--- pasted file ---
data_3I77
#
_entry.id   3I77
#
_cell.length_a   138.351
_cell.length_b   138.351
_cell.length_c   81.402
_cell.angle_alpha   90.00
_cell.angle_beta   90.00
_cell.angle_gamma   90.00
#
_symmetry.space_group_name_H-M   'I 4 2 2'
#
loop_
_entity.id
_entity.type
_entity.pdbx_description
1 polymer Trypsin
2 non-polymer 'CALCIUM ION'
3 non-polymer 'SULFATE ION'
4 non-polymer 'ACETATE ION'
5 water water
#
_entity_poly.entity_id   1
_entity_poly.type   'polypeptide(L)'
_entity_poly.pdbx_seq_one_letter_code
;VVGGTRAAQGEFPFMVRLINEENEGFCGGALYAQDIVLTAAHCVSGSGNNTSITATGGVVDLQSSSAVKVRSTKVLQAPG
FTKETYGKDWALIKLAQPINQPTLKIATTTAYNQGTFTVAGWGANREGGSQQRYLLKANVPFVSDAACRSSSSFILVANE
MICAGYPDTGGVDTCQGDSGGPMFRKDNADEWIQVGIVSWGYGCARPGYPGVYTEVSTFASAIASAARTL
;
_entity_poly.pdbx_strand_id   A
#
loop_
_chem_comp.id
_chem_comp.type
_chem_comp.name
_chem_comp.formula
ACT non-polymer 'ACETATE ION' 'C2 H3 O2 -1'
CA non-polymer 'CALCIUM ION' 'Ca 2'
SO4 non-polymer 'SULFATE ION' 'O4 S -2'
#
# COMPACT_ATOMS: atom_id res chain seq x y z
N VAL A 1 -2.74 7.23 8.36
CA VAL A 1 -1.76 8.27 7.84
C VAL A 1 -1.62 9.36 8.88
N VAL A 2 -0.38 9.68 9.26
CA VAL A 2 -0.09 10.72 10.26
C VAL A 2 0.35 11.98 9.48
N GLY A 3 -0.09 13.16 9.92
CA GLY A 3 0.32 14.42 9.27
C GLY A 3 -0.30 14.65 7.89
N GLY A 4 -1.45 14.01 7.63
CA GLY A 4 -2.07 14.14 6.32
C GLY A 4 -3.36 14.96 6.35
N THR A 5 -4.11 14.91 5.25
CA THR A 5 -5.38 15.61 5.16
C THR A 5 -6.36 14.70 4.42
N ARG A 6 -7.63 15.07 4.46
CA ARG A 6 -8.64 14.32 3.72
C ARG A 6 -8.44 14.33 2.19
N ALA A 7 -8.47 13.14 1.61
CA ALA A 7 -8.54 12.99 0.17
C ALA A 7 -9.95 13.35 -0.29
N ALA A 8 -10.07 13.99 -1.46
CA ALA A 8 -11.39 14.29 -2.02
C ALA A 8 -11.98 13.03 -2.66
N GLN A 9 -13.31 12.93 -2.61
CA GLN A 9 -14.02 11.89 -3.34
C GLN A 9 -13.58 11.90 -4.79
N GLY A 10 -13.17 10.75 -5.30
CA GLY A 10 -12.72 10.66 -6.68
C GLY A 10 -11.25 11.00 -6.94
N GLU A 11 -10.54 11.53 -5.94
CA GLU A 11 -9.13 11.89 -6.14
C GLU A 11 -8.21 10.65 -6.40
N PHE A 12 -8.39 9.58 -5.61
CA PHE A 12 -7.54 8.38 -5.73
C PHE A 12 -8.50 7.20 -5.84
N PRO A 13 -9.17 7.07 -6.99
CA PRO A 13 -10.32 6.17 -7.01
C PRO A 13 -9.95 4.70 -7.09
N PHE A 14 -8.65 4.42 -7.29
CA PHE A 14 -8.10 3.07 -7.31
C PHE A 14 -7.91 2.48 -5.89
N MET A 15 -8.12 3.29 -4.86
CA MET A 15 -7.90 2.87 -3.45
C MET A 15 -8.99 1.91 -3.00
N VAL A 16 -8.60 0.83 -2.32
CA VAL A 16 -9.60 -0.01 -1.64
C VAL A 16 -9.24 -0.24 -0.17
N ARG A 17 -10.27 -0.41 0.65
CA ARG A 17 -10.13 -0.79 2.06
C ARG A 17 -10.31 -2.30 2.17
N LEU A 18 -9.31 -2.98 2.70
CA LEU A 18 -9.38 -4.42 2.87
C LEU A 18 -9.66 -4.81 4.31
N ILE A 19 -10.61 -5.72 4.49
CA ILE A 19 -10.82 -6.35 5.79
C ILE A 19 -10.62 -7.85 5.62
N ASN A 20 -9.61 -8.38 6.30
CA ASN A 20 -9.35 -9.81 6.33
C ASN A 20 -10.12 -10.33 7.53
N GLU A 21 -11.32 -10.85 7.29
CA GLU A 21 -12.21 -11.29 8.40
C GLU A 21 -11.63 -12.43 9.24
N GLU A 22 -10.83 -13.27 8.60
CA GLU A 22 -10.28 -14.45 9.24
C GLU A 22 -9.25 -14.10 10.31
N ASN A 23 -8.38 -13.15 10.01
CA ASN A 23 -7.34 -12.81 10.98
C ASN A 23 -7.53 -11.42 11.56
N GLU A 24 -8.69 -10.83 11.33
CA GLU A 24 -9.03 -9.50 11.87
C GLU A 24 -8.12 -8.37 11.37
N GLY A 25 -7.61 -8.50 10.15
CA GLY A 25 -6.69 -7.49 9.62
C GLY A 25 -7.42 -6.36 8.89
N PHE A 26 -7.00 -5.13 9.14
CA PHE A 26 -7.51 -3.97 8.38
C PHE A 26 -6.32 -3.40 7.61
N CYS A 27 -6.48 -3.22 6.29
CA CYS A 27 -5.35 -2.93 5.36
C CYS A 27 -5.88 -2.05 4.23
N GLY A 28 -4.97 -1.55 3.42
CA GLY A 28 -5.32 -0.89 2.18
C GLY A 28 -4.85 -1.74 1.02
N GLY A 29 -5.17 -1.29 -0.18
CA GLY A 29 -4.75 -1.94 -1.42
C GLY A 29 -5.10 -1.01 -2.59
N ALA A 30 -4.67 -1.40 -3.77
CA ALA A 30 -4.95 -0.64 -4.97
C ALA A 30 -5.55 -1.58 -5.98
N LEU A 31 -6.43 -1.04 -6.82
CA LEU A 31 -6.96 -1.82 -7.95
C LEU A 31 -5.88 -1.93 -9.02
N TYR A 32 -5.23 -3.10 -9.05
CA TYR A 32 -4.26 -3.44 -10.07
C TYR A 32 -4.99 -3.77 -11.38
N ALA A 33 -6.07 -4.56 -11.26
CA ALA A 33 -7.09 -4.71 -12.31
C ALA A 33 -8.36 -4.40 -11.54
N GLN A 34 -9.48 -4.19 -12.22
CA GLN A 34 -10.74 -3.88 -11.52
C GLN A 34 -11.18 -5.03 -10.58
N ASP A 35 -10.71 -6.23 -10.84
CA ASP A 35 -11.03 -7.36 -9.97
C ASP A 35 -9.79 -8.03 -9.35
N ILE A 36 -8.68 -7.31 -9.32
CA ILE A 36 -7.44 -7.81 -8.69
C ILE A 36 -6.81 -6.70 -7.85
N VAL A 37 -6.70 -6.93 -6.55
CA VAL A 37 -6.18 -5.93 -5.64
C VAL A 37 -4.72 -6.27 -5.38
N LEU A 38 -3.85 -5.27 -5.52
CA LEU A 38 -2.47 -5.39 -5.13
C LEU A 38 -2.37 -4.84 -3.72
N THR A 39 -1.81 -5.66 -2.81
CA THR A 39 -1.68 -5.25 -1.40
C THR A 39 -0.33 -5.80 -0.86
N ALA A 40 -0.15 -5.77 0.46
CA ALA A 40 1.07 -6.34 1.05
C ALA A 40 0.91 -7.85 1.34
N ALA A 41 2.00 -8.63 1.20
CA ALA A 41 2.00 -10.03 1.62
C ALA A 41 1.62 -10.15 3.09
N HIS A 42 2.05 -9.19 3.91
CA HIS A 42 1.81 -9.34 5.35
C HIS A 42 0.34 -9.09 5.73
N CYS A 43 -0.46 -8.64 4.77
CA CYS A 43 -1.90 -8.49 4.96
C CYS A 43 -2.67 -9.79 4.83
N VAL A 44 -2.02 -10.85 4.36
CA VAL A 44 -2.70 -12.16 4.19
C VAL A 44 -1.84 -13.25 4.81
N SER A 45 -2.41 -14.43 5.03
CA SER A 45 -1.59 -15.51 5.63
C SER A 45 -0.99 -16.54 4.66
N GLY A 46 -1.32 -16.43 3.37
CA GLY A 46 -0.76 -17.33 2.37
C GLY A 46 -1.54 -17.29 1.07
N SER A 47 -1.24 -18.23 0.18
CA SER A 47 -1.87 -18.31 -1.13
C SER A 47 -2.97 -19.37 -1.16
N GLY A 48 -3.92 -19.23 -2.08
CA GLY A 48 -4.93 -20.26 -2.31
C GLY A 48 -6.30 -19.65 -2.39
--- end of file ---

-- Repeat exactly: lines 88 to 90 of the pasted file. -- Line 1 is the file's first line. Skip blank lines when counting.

N VAL A 16 -8.60 0.83 -2.32
CA VAL A 16 -9.60 -0.01 -1.64
C VAL A 16 -9.24 -0.24 -0.17